Impending Sandy Hook report like another ‘body blow,’ official says


As Newtown, Conn., awaited the release Monday of an official report on the Sandy Hook Elementary School massacre, the city’s top elected official compared each reminder of the shootings to a “body blow” and spoke of the despair she feels as the one-year anniversary approaches.

“Part of our despair is that we can do little to ease their personal pain,” Newtown’s first selectman, Pat Llodra, said of the victims’ relatives and others affected by the Dec. 14, 2012 rampage.

The gunman, Adam Lanza, 20, shot to death 20 first-graders and six school workers, and his mother, before killing himself inside the school.


The report to be released Monday afternoon is not the final one detailing police response to the killings. It is being described by state officials as a summary of the police investigation. Officials have not said when the full police report will be made public.

But 11 months after the killings, with little information so far made public, the imminent release of even a preliminary report is garnering extraordinary attention. So is the possibility that a judge as early as Monday could make public transcripts or audio of 911 calls made the day of the shootings.

The state’s Freedom of Information Commission in September ordered the state’s attorney in Danbury, Stephen Sedensky III, to release the recordings. Sedensky appealed, and a judge was expected to listen to the recordings himself Monday before making a ruling.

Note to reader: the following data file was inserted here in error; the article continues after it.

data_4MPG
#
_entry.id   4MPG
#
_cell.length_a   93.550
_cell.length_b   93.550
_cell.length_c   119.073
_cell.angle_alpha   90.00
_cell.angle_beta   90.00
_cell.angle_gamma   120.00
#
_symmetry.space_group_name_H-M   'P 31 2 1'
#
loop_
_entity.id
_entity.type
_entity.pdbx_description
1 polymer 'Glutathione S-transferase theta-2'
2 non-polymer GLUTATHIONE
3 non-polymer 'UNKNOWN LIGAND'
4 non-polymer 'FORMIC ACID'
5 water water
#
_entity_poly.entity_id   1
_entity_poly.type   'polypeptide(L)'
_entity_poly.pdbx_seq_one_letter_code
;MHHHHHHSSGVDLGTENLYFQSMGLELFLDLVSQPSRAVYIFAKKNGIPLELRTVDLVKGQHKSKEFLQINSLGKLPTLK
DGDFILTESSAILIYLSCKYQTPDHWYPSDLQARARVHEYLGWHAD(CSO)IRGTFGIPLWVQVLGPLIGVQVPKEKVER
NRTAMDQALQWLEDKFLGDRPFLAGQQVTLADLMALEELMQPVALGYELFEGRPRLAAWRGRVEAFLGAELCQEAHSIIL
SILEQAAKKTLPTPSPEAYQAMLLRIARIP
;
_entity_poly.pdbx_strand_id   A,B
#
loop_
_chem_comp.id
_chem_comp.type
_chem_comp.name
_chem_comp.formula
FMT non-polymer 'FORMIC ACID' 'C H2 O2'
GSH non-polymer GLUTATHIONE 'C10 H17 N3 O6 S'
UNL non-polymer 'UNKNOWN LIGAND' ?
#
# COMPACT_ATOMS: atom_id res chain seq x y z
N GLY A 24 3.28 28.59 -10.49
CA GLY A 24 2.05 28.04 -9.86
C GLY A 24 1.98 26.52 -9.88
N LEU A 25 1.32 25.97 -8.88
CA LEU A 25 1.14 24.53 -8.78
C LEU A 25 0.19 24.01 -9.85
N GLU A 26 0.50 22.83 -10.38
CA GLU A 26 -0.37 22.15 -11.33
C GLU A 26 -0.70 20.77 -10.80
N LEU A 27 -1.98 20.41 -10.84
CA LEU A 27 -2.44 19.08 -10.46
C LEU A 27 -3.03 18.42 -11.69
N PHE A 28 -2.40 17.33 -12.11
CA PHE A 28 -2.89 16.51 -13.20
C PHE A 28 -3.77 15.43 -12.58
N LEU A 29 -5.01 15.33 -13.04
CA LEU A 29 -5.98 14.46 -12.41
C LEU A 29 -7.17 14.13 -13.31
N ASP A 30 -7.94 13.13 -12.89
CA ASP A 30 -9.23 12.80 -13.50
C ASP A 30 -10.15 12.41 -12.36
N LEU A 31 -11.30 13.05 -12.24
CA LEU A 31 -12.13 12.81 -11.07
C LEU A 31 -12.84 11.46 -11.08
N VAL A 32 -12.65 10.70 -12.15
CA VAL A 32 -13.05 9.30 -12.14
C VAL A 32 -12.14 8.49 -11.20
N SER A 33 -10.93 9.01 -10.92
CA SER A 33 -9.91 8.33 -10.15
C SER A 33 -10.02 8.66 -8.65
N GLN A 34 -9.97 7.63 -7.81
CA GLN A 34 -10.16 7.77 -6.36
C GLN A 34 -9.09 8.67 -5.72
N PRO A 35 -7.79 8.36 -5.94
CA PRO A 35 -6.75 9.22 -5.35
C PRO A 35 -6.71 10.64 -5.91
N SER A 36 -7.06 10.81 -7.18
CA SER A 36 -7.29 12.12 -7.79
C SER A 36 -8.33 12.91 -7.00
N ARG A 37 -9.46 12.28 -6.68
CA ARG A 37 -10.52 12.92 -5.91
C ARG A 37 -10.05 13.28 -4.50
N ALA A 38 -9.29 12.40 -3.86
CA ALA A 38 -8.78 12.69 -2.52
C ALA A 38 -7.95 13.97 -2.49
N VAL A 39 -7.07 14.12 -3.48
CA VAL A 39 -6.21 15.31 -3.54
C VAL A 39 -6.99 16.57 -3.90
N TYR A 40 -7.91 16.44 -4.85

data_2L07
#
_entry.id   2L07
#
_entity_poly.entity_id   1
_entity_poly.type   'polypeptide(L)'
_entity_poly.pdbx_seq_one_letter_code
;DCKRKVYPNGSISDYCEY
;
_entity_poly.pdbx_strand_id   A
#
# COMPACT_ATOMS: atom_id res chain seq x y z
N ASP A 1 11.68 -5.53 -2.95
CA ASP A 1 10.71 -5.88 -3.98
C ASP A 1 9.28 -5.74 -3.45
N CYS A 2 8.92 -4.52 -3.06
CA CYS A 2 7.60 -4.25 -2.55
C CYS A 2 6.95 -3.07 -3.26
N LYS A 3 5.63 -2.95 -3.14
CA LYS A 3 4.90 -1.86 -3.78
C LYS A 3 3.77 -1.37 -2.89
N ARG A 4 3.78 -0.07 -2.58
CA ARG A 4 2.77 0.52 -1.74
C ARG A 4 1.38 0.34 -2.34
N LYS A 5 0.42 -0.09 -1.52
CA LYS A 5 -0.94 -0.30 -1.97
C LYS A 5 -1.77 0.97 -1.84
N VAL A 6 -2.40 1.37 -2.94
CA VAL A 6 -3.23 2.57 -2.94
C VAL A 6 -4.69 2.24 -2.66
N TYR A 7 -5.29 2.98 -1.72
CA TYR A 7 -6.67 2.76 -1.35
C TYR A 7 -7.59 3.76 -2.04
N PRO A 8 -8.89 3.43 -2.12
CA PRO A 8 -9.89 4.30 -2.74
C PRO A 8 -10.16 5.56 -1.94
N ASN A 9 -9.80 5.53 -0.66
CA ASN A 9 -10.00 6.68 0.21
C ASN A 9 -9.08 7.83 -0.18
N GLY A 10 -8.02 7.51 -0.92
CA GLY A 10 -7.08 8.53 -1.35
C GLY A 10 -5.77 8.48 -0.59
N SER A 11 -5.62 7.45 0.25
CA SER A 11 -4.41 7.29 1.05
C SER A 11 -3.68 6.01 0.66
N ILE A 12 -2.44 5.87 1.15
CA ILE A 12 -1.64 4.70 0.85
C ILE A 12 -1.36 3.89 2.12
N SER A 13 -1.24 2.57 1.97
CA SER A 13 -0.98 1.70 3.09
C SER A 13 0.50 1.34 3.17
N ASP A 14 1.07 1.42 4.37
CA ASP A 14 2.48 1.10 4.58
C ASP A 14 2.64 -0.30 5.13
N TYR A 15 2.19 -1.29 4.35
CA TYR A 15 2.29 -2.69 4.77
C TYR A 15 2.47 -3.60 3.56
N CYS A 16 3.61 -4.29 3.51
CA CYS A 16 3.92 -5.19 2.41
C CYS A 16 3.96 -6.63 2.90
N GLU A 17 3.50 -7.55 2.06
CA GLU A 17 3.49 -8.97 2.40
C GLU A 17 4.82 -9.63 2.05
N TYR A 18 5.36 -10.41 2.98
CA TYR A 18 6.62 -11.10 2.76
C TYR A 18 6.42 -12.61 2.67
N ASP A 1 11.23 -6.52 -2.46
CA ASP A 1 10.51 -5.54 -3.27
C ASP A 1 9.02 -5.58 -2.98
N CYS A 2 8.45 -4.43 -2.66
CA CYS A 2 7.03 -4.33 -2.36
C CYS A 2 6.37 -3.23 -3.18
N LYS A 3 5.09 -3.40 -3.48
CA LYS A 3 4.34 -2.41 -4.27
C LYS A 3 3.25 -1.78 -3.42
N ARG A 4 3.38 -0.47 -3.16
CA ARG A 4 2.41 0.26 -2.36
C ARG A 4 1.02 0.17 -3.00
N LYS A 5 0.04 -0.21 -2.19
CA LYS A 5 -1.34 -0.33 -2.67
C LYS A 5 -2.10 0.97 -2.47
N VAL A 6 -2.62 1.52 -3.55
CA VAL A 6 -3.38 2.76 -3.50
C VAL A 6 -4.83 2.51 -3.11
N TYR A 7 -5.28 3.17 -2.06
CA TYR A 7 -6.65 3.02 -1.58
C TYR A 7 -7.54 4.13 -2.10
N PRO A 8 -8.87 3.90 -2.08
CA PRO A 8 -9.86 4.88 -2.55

Most officials, including Sedensky and Llodra, have cited the need for sensitivity toward victims’ families as reasons to keep details out of the public eye. But Llodra earlier this month dropped her opposition to releasing the 911 calls, saying ending leaks about what they contain would make it easier on victims’ families.

In a statement Monday, Llodra warned that the coming weeks will be “very difficult” for Newtown.

“We are gearing up for the release of the investigation report, will learn of the disposition of the tapes of the 911 calls, and will experience the first anniversary of the tragedy at Sandy Hook School,” said Llodra. “Each of these happenings has the potential to feel like a body blow – it takes our breath away and we struggle to regain our balance.”


Llodra has urged residents to use the anniversary day to perform an act of kindness to honor those killed by Lanza. In her statement Monday, she also appealed to locals to not be scared away from the Sandy Hook neighborhood’s commercial district, which last December became swamped by hundreds of journalists covering the shootings.

“Come to shop, to dine, and enjoy the beauty of the village on Dec. 14,” she said. “Our presence there in support of these businesses shows that we will make the choice to not be deterred on our journey of recovery.”

Since the shootings, the Sandy Hook Elementary School has been destroyed, and a new one is to be built in its place. Llodra also has named a panel to come up with ideas for a memorial to be erected somewhere in the city for the victims. But she has made clear the town will not host any official commemorations on the anniversary, out of respect for the families’ desire for privacy.


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